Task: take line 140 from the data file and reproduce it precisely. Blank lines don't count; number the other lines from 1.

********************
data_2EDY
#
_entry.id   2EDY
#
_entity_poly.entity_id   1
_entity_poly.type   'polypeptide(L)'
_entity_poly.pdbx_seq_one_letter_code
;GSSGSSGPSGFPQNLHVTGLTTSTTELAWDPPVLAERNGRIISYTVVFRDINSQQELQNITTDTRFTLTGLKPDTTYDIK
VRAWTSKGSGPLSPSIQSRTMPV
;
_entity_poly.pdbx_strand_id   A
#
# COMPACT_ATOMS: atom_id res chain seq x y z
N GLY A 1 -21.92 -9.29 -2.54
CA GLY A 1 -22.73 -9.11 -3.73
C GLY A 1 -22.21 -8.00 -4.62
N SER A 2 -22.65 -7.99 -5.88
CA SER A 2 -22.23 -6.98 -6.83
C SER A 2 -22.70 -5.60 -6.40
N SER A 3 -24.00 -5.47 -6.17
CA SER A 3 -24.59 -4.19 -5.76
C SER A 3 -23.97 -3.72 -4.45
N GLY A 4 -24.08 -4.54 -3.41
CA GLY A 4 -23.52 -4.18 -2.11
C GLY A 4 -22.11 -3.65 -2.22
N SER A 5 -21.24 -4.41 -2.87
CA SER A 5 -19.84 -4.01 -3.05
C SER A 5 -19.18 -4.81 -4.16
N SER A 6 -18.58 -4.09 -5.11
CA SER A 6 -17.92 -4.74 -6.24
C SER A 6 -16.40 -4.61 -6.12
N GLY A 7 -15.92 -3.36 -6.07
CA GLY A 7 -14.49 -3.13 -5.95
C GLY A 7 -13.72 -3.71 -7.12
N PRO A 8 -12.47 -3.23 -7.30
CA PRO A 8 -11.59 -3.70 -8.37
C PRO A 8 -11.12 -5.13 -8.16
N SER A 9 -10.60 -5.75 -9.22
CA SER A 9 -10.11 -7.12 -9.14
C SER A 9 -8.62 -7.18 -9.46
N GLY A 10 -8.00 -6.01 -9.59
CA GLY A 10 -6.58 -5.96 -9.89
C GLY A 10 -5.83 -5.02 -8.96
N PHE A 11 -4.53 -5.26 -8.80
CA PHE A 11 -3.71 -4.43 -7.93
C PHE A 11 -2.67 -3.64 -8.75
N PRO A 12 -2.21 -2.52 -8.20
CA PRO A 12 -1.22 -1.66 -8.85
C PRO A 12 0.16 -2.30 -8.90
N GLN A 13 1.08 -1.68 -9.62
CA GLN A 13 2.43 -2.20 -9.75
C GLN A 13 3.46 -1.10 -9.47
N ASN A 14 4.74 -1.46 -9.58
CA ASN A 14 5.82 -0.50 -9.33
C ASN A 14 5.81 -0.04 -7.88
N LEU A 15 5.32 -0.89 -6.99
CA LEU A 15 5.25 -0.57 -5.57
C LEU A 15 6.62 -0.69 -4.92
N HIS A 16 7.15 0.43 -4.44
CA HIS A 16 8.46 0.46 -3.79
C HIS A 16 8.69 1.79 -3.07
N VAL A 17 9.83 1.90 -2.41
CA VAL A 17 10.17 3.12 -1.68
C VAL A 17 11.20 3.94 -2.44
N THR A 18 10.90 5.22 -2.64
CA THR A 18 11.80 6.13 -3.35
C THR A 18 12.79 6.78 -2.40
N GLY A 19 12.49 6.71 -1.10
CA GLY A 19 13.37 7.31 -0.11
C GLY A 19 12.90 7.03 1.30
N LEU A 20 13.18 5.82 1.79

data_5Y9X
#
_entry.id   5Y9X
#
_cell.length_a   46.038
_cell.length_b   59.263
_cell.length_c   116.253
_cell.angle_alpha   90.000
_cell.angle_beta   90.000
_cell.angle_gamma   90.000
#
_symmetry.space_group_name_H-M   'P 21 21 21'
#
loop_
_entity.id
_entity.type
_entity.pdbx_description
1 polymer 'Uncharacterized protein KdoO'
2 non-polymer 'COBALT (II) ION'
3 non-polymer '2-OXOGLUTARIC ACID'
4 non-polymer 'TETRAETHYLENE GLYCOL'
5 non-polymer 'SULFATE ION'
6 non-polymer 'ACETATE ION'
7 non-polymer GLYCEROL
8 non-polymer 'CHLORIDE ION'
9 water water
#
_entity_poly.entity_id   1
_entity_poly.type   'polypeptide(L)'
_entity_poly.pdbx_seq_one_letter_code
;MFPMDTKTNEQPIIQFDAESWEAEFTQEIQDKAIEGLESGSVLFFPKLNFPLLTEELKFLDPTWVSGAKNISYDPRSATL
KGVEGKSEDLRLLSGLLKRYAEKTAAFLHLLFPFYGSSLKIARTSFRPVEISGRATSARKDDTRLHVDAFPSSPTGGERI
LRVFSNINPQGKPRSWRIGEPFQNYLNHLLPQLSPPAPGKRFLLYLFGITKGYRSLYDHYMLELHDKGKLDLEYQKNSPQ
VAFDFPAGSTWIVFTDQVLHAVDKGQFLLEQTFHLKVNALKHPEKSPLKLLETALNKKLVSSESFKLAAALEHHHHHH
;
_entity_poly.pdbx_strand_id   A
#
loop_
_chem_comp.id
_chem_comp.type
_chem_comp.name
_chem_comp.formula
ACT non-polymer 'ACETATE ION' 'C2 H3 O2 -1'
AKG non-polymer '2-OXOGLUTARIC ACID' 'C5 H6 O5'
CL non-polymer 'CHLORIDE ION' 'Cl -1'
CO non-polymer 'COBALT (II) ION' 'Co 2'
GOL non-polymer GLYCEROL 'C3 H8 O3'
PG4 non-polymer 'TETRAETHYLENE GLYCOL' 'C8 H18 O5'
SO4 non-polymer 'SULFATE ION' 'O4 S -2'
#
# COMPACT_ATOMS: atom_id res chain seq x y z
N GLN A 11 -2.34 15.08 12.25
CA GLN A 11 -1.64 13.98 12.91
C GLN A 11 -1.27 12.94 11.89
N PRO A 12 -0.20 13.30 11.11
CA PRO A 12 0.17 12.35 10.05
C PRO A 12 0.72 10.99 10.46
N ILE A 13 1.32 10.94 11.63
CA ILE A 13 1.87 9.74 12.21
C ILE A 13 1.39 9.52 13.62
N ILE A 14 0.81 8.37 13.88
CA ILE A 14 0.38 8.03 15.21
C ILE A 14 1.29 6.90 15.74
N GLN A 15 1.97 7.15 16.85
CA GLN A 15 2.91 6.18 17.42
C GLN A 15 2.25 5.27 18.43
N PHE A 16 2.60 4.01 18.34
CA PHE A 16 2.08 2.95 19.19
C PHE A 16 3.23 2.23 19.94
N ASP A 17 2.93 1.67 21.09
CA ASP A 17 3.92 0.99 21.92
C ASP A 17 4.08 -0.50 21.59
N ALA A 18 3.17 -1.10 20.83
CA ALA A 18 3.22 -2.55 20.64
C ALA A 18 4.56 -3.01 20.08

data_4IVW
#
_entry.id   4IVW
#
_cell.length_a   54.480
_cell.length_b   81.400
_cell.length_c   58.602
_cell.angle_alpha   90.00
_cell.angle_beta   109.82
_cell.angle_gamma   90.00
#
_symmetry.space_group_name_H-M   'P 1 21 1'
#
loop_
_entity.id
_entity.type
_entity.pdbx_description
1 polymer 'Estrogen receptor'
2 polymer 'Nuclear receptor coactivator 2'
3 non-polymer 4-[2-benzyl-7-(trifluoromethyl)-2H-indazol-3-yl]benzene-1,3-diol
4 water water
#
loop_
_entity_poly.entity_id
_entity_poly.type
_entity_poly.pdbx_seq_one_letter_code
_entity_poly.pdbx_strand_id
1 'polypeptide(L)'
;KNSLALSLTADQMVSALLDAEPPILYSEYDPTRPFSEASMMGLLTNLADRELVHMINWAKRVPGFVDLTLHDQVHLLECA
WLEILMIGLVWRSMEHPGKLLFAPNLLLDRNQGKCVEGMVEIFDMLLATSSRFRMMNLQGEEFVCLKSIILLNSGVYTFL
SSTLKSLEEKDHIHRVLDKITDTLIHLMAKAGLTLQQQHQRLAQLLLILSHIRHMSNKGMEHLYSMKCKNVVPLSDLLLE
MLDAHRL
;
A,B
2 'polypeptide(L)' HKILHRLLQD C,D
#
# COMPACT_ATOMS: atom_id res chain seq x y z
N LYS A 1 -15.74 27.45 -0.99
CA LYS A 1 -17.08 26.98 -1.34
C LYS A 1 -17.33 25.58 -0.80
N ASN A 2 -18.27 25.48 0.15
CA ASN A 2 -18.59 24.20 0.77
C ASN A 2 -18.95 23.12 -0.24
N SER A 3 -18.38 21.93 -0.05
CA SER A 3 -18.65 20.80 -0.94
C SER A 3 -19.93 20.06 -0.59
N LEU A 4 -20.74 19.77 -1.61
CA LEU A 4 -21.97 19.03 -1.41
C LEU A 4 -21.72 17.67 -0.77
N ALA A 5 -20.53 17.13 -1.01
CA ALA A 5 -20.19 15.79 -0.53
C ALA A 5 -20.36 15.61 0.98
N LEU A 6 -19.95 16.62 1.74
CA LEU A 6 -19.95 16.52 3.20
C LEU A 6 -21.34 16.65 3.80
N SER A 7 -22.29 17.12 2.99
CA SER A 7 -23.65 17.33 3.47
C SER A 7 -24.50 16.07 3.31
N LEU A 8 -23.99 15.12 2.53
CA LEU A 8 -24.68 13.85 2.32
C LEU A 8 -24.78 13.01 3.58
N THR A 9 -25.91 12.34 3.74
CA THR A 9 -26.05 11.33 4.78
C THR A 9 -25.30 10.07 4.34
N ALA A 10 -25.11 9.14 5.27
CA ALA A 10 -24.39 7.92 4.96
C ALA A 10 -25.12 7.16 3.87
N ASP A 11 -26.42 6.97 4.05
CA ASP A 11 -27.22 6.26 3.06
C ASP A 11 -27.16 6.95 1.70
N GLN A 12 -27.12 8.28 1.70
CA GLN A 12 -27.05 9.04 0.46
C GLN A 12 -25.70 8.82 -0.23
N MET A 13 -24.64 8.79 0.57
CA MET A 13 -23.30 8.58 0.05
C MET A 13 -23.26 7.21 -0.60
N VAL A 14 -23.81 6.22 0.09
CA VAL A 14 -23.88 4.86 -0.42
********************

C PHE A 16 3.23 2.23 19.94